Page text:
William Clemitson

Photo:Primitive Methodist Magazine 1858

Primitive Methodist Magazine 1858

Copy provided by Steven Carter

1810-1881

By Geoff Dickinson

William was born on 13 July 1810 in Allentown, Nortumberland.

Ministry

Petty relates that in the summer of 1823, the Hull circuit sent William and William Harland to mission in the area of Portsmouth and the Isle of Wight. Despite many efforts after 11 months the number of members on the Isle of Wight was only 50. Their efforts in Portsmouth were even less successful due to the nature of the resident population and the migratory habits of the naval and military inhabitants.

Whilst superintendent at Stockton in the autumn of 1844, William had a ‘run in’ with the Mayor. It had become usual for preachers to hold open air worship at the Cross in Stockton at 5 pm on Sunday afternoons. Complaints were made to the Mayor, who sent a policeman to William to inform him that preaching at the cross should be discontinued. William consulted a solicitor and identified there was no local act that forbade open air preaching. The following Sunday, William conducted a service at the Cross. A larger crowd than usual was present. The next day a summons was issued for William to appear before the magistrate on the following Saturday. A local member of the Society of Friends and the Wesleyan Minister, Mr Walker, interceded on behalf of William and the Mayor backed down. An hour before he was due to meet the magistrates, The Mayor sent a message to William that the case would not be brought.

Patterson records the laying of the foundation stone for the Jubilee Chapel in Durham on 22 October 1860. ‘ Headed by William Clemitson and Edward Rust, a procession started from theMayor’s chamber. Sir William Atherton (then Solicitor General) and Mr. John Bramwell (Recorder of Durham), had conspicuous places in the procession, and were followed by a number of ministers of various denominations, by officials of the Durham Circuit, and by a multitude of others. The ceremony was performed by the member of Queen Victoria’s Government named, who was also one of the representatives of the city in Parliament, in the presence of about two thousand people.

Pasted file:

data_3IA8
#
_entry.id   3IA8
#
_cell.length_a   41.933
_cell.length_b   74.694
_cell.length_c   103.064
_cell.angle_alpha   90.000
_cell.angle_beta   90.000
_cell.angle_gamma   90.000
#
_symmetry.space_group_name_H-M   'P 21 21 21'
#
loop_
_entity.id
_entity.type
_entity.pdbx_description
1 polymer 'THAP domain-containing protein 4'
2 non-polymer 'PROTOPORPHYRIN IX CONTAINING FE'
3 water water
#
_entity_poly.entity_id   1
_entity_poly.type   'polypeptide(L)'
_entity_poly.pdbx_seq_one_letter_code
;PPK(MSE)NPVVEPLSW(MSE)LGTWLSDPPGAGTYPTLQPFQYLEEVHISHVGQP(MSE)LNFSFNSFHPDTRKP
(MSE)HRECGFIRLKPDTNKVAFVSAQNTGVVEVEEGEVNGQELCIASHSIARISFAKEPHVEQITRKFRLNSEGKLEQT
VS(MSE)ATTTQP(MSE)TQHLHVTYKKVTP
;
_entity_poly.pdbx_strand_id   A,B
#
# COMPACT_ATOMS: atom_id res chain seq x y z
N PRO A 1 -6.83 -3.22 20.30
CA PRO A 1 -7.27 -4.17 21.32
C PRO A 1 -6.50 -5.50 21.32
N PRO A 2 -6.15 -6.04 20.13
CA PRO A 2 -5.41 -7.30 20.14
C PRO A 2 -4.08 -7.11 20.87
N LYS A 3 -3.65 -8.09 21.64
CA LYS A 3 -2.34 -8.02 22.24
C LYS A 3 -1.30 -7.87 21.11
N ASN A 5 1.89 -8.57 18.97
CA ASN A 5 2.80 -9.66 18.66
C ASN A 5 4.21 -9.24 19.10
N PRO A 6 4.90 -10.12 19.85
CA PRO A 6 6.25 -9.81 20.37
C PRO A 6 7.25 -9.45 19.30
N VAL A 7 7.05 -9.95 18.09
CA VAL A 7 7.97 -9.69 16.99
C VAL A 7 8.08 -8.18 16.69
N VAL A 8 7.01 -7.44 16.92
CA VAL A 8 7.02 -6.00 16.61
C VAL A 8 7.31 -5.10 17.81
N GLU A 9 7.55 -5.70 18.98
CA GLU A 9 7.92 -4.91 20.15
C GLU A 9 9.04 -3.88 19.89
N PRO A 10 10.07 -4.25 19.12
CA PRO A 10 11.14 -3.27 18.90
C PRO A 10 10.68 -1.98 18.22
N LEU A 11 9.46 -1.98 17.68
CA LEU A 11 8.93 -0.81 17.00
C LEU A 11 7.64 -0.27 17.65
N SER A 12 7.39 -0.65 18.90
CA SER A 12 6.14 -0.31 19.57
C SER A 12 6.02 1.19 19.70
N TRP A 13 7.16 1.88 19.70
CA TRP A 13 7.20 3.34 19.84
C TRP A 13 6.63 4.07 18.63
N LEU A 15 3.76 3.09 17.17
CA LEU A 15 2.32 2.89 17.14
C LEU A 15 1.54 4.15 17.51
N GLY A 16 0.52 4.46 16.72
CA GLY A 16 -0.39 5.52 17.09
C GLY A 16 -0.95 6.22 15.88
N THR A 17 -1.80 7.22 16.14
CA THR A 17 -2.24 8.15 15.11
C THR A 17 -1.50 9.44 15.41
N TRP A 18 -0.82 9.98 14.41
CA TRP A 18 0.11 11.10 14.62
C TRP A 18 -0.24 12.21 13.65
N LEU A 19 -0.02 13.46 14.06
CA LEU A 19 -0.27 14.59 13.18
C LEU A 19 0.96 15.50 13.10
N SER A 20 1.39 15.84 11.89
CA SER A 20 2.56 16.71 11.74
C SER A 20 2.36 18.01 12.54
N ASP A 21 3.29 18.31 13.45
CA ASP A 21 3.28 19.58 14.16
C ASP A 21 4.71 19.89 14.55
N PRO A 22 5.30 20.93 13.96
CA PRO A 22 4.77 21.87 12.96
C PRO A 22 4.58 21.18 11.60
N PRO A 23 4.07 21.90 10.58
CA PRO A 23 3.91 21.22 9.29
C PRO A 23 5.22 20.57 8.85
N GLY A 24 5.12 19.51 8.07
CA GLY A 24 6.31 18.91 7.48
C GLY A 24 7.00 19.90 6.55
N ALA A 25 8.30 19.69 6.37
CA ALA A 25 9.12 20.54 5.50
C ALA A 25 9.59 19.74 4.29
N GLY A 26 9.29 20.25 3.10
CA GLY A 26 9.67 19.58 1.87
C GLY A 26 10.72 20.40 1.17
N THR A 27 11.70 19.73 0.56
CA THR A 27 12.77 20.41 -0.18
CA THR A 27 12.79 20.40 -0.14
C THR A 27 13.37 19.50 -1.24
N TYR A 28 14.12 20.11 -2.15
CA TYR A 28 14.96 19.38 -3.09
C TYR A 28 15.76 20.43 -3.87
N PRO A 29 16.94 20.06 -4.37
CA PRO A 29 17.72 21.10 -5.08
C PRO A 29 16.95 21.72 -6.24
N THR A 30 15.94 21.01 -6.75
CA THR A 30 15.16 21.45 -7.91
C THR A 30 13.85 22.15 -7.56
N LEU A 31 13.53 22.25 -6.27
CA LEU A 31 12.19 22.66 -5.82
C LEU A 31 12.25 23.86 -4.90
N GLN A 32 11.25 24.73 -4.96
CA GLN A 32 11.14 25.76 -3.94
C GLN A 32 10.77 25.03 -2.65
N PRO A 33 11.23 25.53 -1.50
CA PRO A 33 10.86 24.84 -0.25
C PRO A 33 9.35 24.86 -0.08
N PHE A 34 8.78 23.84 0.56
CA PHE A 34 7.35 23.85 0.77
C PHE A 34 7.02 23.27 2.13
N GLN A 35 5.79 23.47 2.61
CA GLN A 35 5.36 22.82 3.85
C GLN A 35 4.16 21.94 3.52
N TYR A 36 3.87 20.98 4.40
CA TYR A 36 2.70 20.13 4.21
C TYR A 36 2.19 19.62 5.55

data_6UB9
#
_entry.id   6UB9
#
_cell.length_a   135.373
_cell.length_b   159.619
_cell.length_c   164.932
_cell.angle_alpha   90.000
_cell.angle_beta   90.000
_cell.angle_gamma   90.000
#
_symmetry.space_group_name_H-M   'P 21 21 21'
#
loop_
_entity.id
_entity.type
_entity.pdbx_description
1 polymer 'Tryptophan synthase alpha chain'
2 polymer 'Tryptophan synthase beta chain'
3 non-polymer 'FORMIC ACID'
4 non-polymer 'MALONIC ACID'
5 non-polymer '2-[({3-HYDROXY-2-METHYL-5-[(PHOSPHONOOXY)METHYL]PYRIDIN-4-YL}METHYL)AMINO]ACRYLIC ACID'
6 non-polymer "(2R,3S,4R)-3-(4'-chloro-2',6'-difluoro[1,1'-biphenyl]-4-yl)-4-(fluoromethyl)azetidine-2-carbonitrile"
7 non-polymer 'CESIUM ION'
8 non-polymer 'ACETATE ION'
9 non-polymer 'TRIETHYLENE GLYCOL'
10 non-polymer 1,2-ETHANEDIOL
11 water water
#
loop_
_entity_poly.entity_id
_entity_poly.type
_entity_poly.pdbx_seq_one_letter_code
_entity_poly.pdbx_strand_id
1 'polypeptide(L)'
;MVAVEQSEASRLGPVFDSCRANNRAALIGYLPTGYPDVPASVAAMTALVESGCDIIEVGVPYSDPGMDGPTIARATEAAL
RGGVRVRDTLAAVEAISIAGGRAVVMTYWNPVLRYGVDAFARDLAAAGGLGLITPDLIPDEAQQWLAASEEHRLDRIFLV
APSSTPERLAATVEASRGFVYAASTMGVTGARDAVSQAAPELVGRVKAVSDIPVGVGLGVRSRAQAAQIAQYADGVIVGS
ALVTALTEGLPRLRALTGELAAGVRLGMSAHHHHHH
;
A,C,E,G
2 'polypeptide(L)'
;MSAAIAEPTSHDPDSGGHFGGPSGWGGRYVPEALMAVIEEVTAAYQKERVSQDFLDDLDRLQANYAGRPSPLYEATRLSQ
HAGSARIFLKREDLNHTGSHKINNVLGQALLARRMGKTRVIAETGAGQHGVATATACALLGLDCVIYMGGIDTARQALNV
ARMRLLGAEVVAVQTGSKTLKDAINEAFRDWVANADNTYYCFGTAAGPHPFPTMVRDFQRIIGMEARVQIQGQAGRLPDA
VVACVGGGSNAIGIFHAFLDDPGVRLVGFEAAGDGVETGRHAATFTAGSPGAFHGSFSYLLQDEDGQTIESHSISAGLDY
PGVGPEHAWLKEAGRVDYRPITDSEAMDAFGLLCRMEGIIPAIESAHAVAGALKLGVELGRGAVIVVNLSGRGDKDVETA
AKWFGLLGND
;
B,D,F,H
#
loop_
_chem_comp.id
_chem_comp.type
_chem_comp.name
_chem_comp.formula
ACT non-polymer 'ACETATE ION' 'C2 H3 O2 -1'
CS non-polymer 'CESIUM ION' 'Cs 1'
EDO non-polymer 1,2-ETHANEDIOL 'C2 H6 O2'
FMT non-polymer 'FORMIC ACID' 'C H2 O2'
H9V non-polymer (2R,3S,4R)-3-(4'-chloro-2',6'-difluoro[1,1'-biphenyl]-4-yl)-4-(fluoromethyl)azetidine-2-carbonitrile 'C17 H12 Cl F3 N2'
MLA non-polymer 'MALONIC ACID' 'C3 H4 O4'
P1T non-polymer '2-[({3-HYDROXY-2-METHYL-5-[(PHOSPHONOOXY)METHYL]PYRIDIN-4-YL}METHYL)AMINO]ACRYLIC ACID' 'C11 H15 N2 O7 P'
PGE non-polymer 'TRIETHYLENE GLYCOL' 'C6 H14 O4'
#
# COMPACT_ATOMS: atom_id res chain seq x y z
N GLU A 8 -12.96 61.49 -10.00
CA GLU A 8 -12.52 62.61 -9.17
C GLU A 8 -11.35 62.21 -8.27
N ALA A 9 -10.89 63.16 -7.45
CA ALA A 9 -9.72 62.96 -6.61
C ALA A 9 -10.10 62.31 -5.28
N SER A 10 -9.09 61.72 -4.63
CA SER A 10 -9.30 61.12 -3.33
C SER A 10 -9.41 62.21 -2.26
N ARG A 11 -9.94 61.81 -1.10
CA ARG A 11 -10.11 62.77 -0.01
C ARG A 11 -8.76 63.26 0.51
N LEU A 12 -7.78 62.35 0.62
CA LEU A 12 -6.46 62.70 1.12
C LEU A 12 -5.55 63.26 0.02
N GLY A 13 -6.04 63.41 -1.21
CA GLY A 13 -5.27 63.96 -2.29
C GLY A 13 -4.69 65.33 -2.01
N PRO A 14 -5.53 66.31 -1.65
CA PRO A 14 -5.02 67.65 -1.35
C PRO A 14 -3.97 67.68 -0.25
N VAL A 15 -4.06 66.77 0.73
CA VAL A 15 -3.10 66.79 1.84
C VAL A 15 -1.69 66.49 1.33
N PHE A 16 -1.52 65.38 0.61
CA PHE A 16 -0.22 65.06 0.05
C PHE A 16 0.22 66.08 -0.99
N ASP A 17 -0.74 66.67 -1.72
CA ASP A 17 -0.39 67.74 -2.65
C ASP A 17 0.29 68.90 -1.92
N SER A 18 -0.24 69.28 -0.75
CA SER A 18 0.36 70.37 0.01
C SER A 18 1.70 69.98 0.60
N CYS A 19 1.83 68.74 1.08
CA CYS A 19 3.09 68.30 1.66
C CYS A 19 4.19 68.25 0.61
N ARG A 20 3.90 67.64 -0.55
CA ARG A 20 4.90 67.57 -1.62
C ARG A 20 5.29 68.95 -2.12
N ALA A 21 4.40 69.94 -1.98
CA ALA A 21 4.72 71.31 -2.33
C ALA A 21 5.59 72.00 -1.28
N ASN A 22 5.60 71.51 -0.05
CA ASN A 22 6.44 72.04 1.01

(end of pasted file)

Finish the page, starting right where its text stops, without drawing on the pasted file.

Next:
Family

He married Jane Ash (1812-1879) on 5 July 1838 at Allendale. Census returns identify three children.

  • Robert (1839-1894) – a pattern maker (iron)
  • William (1841-1918) – an engine and machine maker
  • Mary Jane (1850-1916) - a teacher of music; married John Jordan Warne, a timekeeper and photographic printer at ironworks.

William died on 11 April 1881 at Bishop Auckland, Co Durham.

Circuits

  • 1834 Hull
  • 1837 Driffield
  • 1838 Leeds
  • 1840 Horncastle
  • 1842 Pateley Bridge
  • 1843 Stockton
  • 1845 Whitby
  • 1846 Newcastle
  • 1848 Durham
  • 1850 Westgate
  • 1853 Whitehaven
  • 1854 Allendale
  • 1856 Stockton
  • 1858 Durham
  • 1861 Wolsingham
  • 1864 Stockton
  • 1866 Darlington
  • 1868 Sunderland
  • 1871 Hetton
  • 1872 Stokesley (S)
  • 1877 Bishop Auckland

References

Primitive Methodist Magazine 1881/13; 1879/691 (Jane)

PM Minutes 1881/13

J Petty, The History of the Primitive Methodist Connexion, 1880, p383, p428f

W M Patterson, Northern Primitive Methodism, 1909

W Leary, Directory of Primitive Methodist Ministers and their Circuits, 1990

Census Returns and Births, Marriages & Deaths Registers

 

This page was added by Geoff Dickinson on 23/07/2012.
Comments about this page

This page was modified on 24 February 2016 to add the transcription of a poem published in the Christian Messenger in 1921.

By Geoff Dickinson
On 24/02/2016

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